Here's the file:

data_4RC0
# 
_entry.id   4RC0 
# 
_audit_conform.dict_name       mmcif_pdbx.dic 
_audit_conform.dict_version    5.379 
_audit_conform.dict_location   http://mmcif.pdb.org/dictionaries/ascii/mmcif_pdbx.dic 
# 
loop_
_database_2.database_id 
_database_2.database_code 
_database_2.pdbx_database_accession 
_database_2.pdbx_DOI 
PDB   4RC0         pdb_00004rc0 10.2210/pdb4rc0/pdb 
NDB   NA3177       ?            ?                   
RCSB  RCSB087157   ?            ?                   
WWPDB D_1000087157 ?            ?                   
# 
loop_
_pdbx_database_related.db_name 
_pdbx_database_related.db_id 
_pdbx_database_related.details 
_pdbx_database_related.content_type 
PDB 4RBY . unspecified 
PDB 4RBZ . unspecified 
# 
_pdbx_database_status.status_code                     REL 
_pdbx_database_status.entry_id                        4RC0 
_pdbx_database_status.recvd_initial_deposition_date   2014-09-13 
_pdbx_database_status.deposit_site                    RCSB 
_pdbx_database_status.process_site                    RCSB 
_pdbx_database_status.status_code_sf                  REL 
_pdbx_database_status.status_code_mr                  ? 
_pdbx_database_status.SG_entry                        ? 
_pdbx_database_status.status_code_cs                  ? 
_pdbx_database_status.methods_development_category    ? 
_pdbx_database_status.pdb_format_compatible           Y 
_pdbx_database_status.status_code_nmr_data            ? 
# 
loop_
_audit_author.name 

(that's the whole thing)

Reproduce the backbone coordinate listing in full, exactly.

data_4RC0
# 
_entry.id   4RC0 
# 
_audit_conform.dict_name       mmcif_pdbx.dic 
_audit_conform.dict_version    5.379 
_audit_conform.dict_location   http://mmcif.pdb.org/dictionaries/ascii/mmcif_pdbx.dic 
# 
loop_
_database_2.database_id 
_database_2.database_code 
_database_2.pdbx_database_accession 
_database_2.pdbx_DOI 
PDB   4RC0         pdb_00004rc0 10.2210/pdb4rc0/pdb 
NDB   NA3177       ?            ?                   
RCSB  RCSB087157   ?            ?                   
WWPDB D_1000087157 ?            ?                   
# 
loop_
_pdbx_database_related.db_name 
_pdbx_database_related.db_id 
_pdbx_database_related.details 
_pdbx_database_related.content_type 
PDB 4RBY . unspecified 
PDB 4RBZ . unspecified 
# 
_pdbx_database_status.status_code                     REL 
_pdbx_database_status.entry_id                        4RC0 
_pdbx_database_status.recvd_initial_deposition_date   2014-09-13 
_pdbx_database_status.deposit_site                    RCSB 
_pdbx_database_status.process_site                    RCSB 
_pdbx_database_status.status_code_sf                  REL 
_pdbx_database_status.status_code_mr                  ? 
_pdbx_database_status.SG_entry                        ? 
_pdbx_database_status.status_code_cs                  ? 
_pdbx_database_status.methods_development_category    ? 
_pdbx_database_status.pdb_format_compatible           Y 
_pdbx_database_status.status_code_nmr_data            ? 
# 
loop_
_audit_author.name 